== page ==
The compulsion and omnipresence of writing in our daily lives should lead us to a broad reflection. Written language is no longer the high temple of Western society with its attributes of elaborate sentences, correct grammar and spelling. It has become oralised, when it is visualised either on the computer screen, or on that of the mobile phone.
Digital writing adopts an informal style. Undoubtedly, the digital medium is bringing about a revolution in cultures and civilisations. Time, space and identity are continuously and profoundly reshaped.
Moving from the typographic domain to digital writing implies a change in relation to theory, insofar as we realise that between theory and reality there is both continuity and separation.
Are digital written forms asynchronous, instantaneous, disposable, ephemeral forms?
In a first moment of this UC, a contextualisation of digital communication will be carried out, highlighting some relevant aspects, trying to understand the evolution, conversion, transformation and innovation that arise from the digital medium.
Subsequently, a reflection on writing as a system and as a social practice is carried out, highlighting the evolution of media and instruments.
In a third moment, the textual genres emerging in the digital context will be characterised.
Finally, the specificities of writing in a digital environment will be addressed, with the main emphasis on consonant writing, multiple and expressive punctuation, the presence of emojis, the (dis)respect for spelling and typographic rules, graphic stretches, the presence of neologisms and neographs, syntactic simplification, contamination of orality marks, among other
Digital writing; digital genres; evolution and metamorphoses; linguistic-discursive features.
The following skills are to be acquired with this course:
- to understand the context of digital communication and its relevance today;
- to know the main stages in the evolution of writing as a system and as a social practice;
- to recognise emerging textual genres in a digital context by relating them to pre-existing ones;
- to learn the specificities of writing in a digital environment;
- to apply the knowledge acquired in the analysis of some texts.
The course programme will focus on the following topics:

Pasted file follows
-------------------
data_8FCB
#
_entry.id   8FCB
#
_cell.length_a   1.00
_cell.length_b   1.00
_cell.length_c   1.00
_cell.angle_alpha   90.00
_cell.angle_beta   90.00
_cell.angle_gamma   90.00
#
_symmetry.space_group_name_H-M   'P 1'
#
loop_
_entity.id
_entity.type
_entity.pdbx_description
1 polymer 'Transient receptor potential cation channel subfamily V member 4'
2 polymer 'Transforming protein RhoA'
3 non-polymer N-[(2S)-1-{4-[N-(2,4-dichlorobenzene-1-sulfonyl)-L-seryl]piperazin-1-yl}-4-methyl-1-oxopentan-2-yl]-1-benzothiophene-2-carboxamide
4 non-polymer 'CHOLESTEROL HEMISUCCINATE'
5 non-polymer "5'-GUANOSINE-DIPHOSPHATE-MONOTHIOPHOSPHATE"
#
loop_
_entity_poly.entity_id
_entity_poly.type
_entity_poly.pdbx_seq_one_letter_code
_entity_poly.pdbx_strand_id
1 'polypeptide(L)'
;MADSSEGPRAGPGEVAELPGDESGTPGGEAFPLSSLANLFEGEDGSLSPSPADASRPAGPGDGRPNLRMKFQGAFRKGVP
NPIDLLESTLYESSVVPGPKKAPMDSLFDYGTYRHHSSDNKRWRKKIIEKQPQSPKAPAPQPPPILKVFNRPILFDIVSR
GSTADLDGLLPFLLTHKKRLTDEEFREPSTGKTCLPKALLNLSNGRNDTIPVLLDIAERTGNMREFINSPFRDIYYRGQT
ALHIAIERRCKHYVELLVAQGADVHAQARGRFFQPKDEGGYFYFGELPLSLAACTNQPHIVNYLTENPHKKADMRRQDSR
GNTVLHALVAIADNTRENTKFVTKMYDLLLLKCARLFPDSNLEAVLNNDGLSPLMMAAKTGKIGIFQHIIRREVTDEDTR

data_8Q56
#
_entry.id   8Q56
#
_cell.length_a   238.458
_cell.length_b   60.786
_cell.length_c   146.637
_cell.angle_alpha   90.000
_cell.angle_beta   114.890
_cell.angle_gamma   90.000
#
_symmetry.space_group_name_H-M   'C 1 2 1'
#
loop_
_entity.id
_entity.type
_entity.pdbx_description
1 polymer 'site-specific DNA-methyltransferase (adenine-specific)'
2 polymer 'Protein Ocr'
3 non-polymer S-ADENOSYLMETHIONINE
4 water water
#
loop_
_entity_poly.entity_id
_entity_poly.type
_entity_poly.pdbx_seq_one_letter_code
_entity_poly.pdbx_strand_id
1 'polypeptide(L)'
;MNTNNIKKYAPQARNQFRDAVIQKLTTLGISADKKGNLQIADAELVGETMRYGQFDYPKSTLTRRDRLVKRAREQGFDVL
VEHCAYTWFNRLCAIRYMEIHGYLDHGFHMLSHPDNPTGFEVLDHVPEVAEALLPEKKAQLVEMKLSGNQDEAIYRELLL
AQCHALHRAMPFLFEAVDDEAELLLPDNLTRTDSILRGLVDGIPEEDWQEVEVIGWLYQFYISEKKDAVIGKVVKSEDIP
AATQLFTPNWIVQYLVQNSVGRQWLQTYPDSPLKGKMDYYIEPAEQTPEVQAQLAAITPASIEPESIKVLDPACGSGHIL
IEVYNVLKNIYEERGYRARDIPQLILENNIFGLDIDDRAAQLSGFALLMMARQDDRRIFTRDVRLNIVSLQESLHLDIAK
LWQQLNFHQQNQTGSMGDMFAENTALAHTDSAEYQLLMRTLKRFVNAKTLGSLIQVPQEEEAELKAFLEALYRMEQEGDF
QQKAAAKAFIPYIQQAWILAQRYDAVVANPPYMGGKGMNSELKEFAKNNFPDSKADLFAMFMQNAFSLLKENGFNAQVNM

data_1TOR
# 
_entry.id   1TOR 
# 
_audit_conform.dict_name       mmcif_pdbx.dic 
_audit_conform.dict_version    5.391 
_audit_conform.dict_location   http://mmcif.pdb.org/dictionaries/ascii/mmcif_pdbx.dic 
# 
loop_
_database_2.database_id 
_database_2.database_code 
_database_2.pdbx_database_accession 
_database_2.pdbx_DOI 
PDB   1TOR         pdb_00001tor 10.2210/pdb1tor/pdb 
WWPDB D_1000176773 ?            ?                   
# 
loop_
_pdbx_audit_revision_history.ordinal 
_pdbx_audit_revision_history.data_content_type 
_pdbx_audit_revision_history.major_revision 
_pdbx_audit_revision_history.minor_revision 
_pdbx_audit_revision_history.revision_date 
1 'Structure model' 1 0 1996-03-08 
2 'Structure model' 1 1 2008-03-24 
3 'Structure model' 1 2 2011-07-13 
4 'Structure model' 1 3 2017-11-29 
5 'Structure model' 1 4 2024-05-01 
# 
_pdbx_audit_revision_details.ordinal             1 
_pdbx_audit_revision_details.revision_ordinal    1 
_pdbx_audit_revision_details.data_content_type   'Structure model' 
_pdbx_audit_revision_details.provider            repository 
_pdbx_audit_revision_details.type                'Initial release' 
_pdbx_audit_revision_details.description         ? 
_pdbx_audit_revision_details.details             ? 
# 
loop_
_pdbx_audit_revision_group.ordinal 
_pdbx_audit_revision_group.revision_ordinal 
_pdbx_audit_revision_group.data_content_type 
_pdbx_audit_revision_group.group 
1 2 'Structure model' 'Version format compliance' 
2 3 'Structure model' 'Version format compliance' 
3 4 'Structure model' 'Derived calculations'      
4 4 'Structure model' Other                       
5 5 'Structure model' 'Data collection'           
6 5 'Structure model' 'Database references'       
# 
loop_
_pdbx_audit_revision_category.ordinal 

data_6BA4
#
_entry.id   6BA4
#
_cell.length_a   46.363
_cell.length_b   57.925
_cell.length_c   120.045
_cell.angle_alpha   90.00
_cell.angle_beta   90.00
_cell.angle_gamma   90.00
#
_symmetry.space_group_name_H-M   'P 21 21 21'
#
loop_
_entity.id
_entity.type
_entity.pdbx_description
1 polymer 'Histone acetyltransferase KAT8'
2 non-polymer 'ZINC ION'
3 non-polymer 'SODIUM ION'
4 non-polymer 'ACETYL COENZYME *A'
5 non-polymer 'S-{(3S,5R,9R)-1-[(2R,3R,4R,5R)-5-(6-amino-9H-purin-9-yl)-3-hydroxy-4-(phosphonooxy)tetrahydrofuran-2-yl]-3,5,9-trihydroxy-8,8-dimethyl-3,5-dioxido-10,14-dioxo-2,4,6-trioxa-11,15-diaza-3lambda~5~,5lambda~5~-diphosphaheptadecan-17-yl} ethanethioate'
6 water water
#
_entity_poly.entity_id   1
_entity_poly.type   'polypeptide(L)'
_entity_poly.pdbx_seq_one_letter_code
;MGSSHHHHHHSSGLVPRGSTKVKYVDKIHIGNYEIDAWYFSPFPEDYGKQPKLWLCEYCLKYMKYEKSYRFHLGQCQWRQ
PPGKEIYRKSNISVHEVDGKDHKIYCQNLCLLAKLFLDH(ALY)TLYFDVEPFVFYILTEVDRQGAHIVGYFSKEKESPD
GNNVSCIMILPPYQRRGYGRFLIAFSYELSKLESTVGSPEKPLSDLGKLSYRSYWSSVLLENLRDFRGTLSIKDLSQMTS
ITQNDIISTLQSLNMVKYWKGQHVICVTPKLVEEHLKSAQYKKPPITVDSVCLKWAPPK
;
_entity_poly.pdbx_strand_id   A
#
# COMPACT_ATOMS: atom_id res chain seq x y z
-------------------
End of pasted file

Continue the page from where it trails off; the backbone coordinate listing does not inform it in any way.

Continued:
I. Digital communication: conversion, transformation, innovation.
II. Writing as a system and as a social practice: evolution of media and tools.
III. Emerging textual genres in a digital context.
IV. Specificities of writing in a digital environment: linguistic-discursive aspects.
V. Applying theoretical knowledge to text analysis.
ANDROUTSOPOULOS, Jannis (2011). Language change and digital media: a review of conceptions and evidence, Kristiansen, Tore & Nikolas Coupland (eds.). Standard Languages and Language Standards in a Changing Europe. Oslo: Novus Press, pp. 145-159.
ANIS, Jacques (1998). Texte et ordinateur: l’écriture réinventée? Bruxelles: De Boeck Université.
ANIS, Jacques (dir.) (2001). Parlez-vous texto? Guide des nouveaux langages du reseau. Paris, Le Cherche Midi éditeur.
BARON, Naomi S. (2015). Words on screen. The fate of reading in a digital world. Oxford: Oxford University Press.
BARON, Naomi S. (2008). Always on: language in an online and mobile world. Oxford: Oxford University Press.
CASTELLS, Manuel (2004). The Internet Galaxy. Reflections on the Internet, Business and Society. Oxford, Oxford University Press, (trad.) A Galáxia Internet. Reflexões sobre a Internet, Negócios e Sociedade. Lisboa, Fundação Calouste Gulbenkian.
CASTILLO GÓMEZ, Antonio (2004). Das tabuinhas ao hipertexto. Lisboa, Biblioteca Nacional, Ministério da Cultura.
CRYSTAL, David (2008). Txtng: The Gr8 Db8. Oxford: Oxford University Press.
CRYSTAL, David  Language and Internet. Cambridge, Cambridge University Press. Edição espanhola (2002), El language e Internet, Madrid, Cambridge University Press.
HERRING, Susan (org.). (2005), Computer-Mediated Conversation. Cresskill, NJ: Hampton Press.
HERRING, S. C.; Tein, D. & Virtanenm, (eds) (2013). Handbook of pragmatics of computer-mediated communication. Berlim: Mouton.
GOLDSMITH, Kenneth (2011) Uncreative Writing. Managing Language in the Digital Age. New York: Columbia University Press.
Continuous assessment is privileged: 2 digital written documents (e-folios) during the semester (40%) and a final digital test, Global e-folio (e-folio G) at the end of the semester (60%). In due time, students can alternatively choose to perform one final exam (100%).
Language of instruction: Portuguese. Students are required to have access to a computer with Internet connection.